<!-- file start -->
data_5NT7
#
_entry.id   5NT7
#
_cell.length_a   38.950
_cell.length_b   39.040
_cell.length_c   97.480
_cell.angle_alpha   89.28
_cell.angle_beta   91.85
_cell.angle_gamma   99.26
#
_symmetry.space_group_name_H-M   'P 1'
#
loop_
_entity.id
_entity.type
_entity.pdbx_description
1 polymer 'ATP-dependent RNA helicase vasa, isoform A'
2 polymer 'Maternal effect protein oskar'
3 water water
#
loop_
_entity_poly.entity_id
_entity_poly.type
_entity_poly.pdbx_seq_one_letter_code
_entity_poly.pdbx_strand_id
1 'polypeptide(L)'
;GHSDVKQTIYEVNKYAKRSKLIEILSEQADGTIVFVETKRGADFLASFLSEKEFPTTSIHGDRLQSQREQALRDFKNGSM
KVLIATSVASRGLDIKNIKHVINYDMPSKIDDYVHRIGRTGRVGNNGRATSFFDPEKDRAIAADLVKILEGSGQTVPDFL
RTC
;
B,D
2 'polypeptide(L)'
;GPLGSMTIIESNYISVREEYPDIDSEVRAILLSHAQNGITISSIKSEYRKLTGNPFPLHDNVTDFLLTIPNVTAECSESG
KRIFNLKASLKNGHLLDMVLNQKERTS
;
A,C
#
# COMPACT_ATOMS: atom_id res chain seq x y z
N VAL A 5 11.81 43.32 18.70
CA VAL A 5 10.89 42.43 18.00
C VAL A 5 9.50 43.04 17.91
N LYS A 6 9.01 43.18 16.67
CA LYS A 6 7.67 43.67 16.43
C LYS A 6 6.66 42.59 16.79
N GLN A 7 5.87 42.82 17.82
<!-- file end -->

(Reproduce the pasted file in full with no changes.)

data_5NT7
#
_entry.id   5NT7
#
_cell.length_a   38.950
_cell.length_b   39.040
_cell.length_c   97.480
_cell.angle_alpha   89.28
_cell.angle_beta   91.85
_cell.angle_gamma   99.26
#
_symmetry.space_group_name_H-M   'P 1'
#
loop_
_entity.id
_entity.type
_entity.pdbx_description
1 polymer 'ATP-dependent RNA helicase vasa, isoform A'
2 polymer 'Maternal effect protein oskar'
3 water water
#
loop_
_entity_poly.entity_id
_entity_poly.type
_entity_poly.pdbx_seq_one_letter_code
_entity_poly.pdbx_strand_id
1 'polypeptide(L)'
;GHSDVKQTIYEVNKYAKRSKLIEILSEQADGTIVFVETKRGADFLASFLSEKEFPTTSIHGDRLQSQREQALRDFKNGSM
KVLIATSVASRGLDIKNIKHVINYDMPSKIDDYVHRIGRTGRVGNNGRATSFFDPEKDRAIAADLVKILEGSGQTVPDFL
RTC
;
B,D
2 'polypeptide(L)'
;GPLGSMTIIESNYISVREEYPDIDSEVRAILLSHAQNGITISSIKSEYRKLTGNPFPLHDNVTDFLLTIPNVTAECSESG
KRIFNLKASLKNGHLLDMVLNQKERTS
;
A,C
#
# COMPACT_ATOMS: atom_id res chain seq x y z
N VAL A 5 11.81 43.32 18.70
CA VAL A 5 10.89 42.43 18.00
C VAL A 5 9.50 43.04 17.91
N LYS A 6 9.01 43.18 16.67
CA LYS A 6 7.67 43.67 16.43
C LYS A 6 6.66 42.59 16.79
N GLN A 7 5.87 42.82 17.82